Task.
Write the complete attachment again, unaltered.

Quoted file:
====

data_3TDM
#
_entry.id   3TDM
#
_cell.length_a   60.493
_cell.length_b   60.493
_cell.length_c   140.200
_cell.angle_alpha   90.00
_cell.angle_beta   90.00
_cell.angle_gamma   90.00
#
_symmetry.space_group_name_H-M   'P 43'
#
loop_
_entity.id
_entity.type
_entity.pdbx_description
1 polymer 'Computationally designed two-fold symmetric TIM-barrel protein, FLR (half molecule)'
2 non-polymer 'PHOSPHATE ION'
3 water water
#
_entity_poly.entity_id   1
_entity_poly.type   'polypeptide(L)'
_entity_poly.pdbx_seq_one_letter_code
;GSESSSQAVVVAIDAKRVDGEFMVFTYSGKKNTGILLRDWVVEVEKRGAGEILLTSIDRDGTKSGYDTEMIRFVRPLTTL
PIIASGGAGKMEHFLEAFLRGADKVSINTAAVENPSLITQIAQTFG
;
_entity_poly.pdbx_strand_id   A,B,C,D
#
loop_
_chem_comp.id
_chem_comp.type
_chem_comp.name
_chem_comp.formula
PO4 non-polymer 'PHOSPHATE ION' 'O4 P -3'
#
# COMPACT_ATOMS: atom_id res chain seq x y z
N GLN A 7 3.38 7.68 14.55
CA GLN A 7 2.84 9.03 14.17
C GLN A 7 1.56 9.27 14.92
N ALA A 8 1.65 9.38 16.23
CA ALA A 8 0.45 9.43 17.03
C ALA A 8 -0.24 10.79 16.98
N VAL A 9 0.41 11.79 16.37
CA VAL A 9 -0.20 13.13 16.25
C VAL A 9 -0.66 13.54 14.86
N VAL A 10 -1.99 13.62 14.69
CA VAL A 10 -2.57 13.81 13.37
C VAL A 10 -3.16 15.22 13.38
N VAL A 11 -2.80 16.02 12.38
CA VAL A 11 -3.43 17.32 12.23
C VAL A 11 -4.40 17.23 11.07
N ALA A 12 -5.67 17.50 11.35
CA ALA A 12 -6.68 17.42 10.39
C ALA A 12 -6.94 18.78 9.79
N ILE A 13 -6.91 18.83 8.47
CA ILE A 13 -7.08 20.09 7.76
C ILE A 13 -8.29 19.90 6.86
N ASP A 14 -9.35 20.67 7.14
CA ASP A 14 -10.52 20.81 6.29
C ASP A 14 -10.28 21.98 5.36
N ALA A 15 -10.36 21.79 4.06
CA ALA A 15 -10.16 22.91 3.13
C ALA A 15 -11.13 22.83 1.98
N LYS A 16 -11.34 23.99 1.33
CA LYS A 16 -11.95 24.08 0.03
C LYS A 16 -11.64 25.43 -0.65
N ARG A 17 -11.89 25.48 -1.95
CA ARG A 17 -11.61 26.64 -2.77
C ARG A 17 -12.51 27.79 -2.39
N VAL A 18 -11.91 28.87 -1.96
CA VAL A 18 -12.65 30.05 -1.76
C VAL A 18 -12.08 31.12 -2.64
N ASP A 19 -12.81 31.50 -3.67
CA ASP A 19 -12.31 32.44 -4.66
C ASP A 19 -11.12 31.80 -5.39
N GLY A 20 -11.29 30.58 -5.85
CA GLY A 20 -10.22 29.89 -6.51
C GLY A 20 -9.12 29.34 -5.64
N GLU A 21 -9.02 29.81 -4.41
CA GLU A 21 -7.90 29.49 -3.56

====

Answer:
data_3TDM
#
_entry.id   3TDM
#
_cell.length_a   60.493
_cell.length_b   60.493
_cell.length_c   140.200
_cell.angle_alpha   90.00
_cell.angle_beta   90.00
_cell.angle_gamma   90.00
#
_symmetry.space_group_name_H-M   'P 43'
#
loop_
_entity.id
_entity.type
_entity.pdbx_description
1 polymer 'Computationally designed two-fold symmetric TIM-barrel protein, FLR (half molecule)'
2 non-polymer 'PHOSPHATE ION'
3 water water
#
_entity_poly.entity_id   1
_entity_poly.type   'polypeptide(L)'
_entity_poly.pdbx_seq_one_letter_code
;GSESSSQAVVVAIDAKRVDGEFMVFTYSGKKNTGILLRDWVVEVEKRGAGEILLTSIDRDGTKSGYDTEMIRFVRPLTTL
PIIASGGAGKMEHFLEAFLRGADKVSINTAAVENPSLITQIAQTFG
;
_entity_poly.pdbx_strand_id   A,B,C,D
#
loop_
_chem_comp.id
_chem_comp.type
_chem_comp.name
_chem_comp.formula
PO4 non-polymer 'PHOSPHATE ION' 'O4 P -3'
#
# COMPACT_ATOMS: atom_id res chain seq x y z
N GLN A 7 3.38 7.68 14.55
CA GLN A 7 2.84 9.03 14.17
C GLN A 7 1.56 9.27 14.92
N ALA A 8 1.65 9.38 16.23
CA ALA A 8 0.45 9.43 17.03
C ALA A 8 -0.24 10.79 16.98
N VAL A 9 0.41 11.79 16.37
CA VAL A 9 -0.20 13.13 16.25
C VAL A 9 -0.66 13.54 14.86
N VAL A 10 -1.99 13.62 14.69
CA VAL A 10 -2.57 13.81 13.37
C VAL A 10 -3.16 15.22 13.38
N VAL A 11 -2.80 16.02 12.38
CA VAL A 11 -3.43 17.32 12.23
C VAL A 11 -4.40 17.23 11.07
N ALA A 12 -5.67 17.50 11.35
CA ALA A 12 -6.68 17.42 10.39
C ALA A 12 -6.94 18.78 9.79
N ILE A 13 -6.91 18.83 8.47
CA ILE A 13 -7.08 20.09 7.76
C ILE A 13 -8.29 19.90 6.86
N ASP A 14 -9.35 20.67 7.14
CA ASP A 14 -10.52 20.81 6.29
C ASP A 14 -10.28 21.98 5.36
N ALA A 15 -10.36 21.79 4.06
CA ALA A 15 -10.16 22.91 3.13
C ALA A 15 -11.13 22.83 1.98
N LYS A 16 -11.34 23.99 1.33
CA LYS A 16 -11.95 24.08 0.03
C LYS A 16 -11.64 25.43 -0.65
N ARG A 17 -11.89 25.48 -1.95
CA ARG A 17 -11.61 26.64 -2.77
C ARG A 17 -12.51 27.79 -2.39
N VAL A 18 -11.91 28.87 -1.96
CA VAL A 18 -12.65 30.05 -1.76
C VAL A 18 -12.08 31.12 -2.64
N ASP A 19 -12.81 31.50 -3.67
CA ASP A 19 -12.31 32.44 -4.66
C ASP A 19 -11.12 31.80 -5.39
N GLY A 20 -11.29 30.58 -5.85
CA GLY A 20 -10.22 29.89 -6.51
C GLY A 20 -9.12 29.34 -5.64
N GLU A 21 -9.02 29.81 -4.41
CA GLU A 21 -7.90 29.49 -3.56